Which Thrombophilias in Pregnancy Warrant Thromboprophylaxis?
BACKGROUND AND PURPOSE:
Thrombophilias are a known risk factor for venous thromboembolism (VTE) in pregnancy
Pregnancy increases the risk of VTE in pregnancy approximately five to sixfold
Data is limited on absolute risk of pregnancy-associated VTE in women with thrombophilias and there are no meta-analyses
Croles et al. (BMJ, 2017) sought to establish evidence that could be used to update guidelines for prevention of VTEs in pregnant women with heritable thrombophilias
Systematic Review and meta-analysis
Included studies with information on specific inherited thrombophilias
Protein C deficiency
Protein S deficiency
Factor V Leiden mutation (heterozygous or homozygous)
Prothrombin G20210A mutation (heterozygous or homozygous)
Compound heterozygous factor V Leiden and prothrombin G20210A mutation
VTE was considered established if it was confirmed by objective means, or when the patient had received a full course of a full dose anticoagulant treatment without objective testing
Studies were classified as family and non-family studies due to increased risk based on family history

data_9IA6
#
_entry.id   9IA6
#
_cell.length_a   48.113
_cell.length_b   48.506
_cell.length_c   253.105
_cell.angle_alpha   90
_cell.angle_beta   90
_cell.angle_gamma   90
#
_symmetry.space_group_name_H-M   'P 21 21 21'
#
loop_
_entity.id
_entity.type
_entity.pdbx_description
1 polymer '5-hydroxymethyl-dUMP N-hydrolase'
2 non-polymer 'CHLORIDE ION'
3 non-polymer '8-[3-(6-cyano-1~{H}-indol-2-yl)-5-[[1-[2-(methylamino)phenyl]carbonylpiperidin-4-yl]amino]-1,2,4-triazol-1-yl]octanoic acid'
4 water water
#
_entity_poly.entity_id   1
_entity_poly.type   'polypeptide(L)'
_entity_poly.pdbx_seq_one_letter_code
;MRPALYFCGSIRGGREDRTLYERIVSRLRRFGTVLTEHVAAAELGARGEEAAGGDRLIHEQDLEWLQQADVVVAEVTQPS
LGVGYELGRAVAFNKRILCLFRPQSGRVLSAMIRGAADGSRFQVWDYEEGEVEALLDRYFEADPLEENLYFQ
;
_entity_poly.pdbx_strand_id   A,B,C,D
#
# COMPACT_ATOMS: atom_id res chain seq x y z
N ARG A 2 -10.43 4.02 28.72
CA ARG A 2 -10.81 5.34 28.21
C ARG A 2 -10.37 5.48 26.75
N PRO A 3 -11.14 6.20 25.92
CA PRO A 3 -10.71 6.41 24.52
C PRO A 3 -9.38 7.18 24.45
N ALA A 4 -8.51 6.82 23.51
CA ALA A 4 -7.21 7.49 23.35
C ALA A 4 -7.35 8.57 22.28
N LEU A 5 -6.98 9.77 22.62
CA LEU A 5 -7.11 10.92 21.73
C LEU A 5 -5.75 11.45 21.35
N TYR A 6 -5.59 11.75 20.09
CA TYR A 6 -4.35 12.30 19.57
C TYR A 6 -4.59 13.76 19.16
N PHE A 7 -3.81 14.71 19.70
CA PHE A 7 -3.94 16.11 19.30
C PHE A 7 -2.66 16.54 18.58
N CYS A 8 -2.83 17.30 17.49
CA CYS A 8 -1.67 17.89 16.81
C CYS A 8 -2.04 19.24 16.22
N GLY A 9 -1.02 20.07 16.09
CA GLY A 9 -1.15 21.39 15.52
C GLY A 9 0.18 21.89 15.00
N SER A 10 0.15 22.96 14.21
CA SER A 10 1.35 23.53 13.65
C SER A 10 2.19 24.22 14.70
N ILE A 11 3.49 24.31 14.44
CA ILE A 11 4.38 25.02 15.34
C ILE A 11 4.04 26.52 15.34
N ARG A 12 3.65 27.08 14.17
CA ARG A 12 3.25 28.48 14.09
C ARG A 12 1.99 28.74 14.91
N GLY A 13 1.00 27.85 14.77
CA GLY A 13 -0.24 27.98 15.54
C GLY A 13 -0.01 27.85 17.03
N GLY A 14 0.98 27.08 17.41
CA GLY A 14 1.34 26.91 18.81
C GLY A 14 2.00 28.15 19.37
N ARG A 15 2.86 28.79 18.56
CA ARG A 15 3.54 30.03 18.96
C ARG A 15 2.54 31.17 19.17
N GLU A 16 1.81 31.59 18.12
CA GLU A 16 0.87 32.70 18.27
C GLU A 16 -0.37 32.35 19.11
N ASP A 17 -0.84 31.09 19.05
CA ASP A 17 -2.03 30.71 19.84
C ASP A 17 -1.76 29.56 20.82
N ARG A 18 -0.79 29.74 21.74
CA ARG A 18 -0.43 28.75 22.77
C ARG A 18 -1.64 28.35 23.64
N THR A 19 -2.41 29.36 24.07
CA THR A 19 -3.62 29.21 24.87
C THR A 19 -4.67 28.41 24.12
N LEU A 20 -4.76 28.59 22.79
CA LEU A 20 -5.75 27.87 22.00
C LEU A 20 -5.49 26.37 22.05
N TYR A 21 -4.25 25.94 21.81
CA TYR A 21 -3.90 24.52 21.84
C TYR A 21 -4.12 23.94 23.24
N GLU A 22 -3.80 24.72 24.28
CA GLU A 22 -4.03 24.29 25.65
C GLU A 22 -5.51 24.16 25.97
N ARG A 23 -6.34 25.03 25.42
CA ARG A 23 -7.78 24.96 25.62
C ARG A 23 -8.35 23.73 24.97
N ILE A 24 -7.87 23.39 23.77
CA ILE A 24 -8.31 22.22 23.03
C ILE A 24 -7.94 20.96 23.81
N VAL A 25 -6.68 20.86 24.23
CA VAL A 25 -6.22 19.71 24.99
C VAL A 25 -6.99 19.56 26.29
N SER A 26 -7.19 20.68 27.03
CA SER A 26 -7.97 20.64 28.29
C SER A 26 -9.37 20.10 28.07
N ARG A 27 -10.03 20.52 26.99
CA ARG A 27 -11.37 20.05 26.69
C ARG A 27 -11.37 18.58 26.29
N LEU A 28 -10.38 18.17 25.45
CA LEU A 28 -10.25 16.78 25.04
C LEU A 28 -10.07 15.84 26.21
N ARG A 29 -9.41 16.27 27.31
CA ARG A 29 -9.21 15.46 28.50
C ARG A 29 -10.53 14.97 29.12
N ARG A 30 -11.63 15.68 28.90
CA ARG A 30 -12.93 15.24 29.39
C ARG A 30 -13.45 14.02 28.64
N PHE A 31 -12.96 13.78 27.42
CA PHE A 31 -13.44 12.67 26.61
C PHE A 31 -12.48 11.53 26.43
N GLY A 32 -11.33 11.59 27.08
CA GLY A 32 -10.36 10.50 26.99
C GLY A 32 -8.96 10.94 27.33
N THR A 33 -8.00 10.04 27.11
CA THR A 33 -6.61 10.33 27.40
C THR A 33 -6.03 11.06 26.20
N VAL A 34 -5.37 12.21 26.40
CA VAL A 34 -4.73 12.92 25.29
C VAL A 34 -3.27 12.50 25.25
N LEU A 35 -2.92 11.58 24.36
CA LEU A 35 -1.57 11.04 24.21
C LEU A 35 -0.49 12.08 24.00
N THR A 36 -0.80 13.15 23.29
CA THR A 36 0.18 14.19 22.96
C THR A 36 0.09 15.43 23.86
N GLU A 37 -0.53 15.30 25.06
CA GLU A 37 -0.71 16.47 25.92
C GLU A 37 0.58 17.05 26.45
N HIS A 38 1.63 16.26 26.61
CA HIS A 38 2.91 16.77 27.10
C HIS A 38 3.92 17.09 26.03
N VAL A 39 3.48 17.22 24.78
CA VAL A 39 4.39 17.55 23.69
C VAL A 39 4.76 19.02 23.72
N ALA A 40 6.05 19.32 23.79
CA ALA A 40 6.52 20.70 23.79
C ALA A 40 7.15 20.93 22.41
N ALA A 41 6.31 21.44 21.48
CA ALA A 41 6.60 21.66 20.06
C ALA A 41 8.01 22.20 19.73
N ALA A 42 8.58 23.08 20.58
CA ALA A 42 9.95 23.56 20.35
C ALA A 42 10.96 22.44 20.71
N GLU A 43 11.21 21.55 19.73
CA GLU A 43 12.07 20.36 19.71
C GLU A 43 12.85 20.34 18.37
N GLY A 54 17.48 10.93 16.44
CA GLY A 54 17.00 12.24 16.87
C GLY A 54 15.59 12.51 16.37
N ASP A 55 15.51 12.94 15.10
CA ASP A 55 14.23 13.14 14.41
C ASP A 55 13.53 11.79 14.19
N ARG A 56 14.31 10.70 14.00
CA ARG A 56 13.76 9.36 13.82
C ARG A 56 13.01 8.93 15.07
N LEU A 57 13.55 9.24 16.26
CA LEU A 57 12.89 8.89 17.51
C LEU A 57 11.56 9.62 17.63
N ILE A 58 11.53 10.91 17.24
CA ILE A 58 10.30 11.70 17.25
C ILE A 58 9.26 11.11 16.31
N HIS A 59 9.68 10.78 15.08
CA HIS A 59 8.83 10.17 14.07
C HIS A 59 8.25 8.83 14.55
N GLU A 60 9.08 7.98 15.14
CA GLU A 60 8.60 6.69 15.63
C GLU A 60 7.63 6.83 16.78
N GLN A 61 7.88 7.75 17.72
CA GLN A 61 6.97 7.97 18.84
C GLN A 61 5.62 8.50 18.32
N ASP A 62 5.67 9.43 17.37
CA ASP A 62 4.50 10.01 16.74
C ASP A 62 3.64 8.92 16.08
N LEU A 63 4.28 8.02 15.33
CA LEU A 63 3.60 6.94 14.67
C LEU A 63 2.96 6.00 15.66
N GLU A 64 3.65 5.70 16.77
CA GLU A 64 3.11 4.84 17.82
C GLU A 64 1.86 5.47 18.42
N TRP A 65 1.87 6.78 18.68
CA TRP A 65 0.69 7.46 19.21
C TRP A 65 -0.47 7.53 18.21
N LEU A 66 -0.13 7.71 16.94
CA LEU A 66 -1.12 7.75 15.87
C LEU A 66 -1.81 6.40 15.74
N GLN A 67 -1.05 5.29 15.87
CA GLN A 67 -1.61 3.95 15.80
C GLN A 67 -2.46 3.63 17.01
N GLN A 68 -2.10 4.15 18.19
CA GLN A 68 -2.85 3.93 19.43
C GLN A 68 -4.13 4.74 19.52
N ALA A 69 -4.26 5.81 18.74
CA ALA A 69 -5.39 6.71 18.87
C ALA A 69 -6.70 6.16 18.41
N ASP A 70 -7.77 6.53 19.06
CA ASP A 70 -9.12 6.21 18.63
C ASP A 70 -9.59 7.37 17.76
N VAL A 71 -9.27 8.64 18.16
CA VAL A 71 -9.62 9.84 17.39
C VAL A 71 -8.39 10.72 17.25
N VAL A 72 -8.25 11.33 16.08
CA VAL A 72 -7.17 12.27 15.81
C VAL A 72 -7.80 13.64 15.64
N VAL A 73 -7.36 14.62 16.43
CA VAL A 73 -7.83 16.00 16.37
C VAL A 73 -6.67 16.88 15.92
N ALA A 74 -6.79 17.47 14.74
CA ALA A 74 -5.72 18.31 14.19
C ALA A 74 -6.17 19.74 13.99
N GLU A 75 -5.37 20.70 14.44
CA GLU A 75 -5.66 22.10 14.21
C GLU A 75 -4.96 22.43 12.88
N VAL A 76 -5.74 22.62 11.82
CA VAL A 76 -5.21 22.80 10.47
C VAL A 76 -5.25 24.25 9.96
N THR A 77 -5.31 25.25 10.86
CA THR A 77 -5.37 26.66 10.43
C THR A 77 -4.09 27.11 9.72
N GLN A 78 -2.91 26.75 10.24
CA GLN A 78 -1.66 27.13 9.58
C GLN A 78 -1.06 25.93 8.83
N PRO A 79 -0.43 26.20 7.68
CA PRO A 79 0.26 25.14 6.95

Non-family cohort studies rarely included data on women with high risk thrombophilias
36 studies were included in the systematic review (12 case-control; 24 cohort studies)
41,297 pregnancies included
All thrombophilias increased the risk for pregnancy-associated VTE (probabilities ≥91%)
Thrombophilias with high absolute risks included the following (absolute risk, using 95% credible interval range)
Antepartum: 7.3% (1.8% to 15.6%)
Postpartum: 11.1 (3.7% to 21.0%)
Protein C deficiency
Antepartum: 3.2% (0.6% to 8.2%)
Postpartum: 5.4% (0.9% to 13.8%)
Protein S deficiency
Antepartum: 0.9% (0.0% to 3.7%)
Postpartum: 4.2% (0.7% to 9.4%)
Homozygous factor V Leiden
Antepartum: 2.8% (0.0% to 8.6%)
Post partum: 2.8% (0.0% to 8.8%)
Absolute combined antepartum and postpartum risks for women with heterozygous factor V Leiden, heterozygous prothrombin G20210A mutations, or compound heterozygous factor V Leiden and prothrombin G20210A mutations were all below 3% (cut-off for thromboprophylaxis used in some guidelines)
Based on 3% risk cut-offs, authors draw the following conclusions for antepartum prophylaxis and prophylaxis up to six weeks postpartum for women with no previous VTE
Suggest prophylaxis for women with antithrombin and protein C deficiency if they have a positive family history.
Consider prophylaxis for women with homozygous factor V Leiden mutations for women with a family history and additional risk factors for VTE
Suggest prophylaxis for women with protein S deficiency and a positive family only in postpartum
Cannot give recommendations for homozygous prothrombin G20210A mutation due to lack of cohort data
In contrast, women with heterozygous factor V Leiden, heterozygous prothrombin G20210A mutation, or compound heterozygous factor V Leiden and prothrombin G20210A mutation should generally not receive thrombosis prophylaxis on the basis of thrombophilia and family history alone
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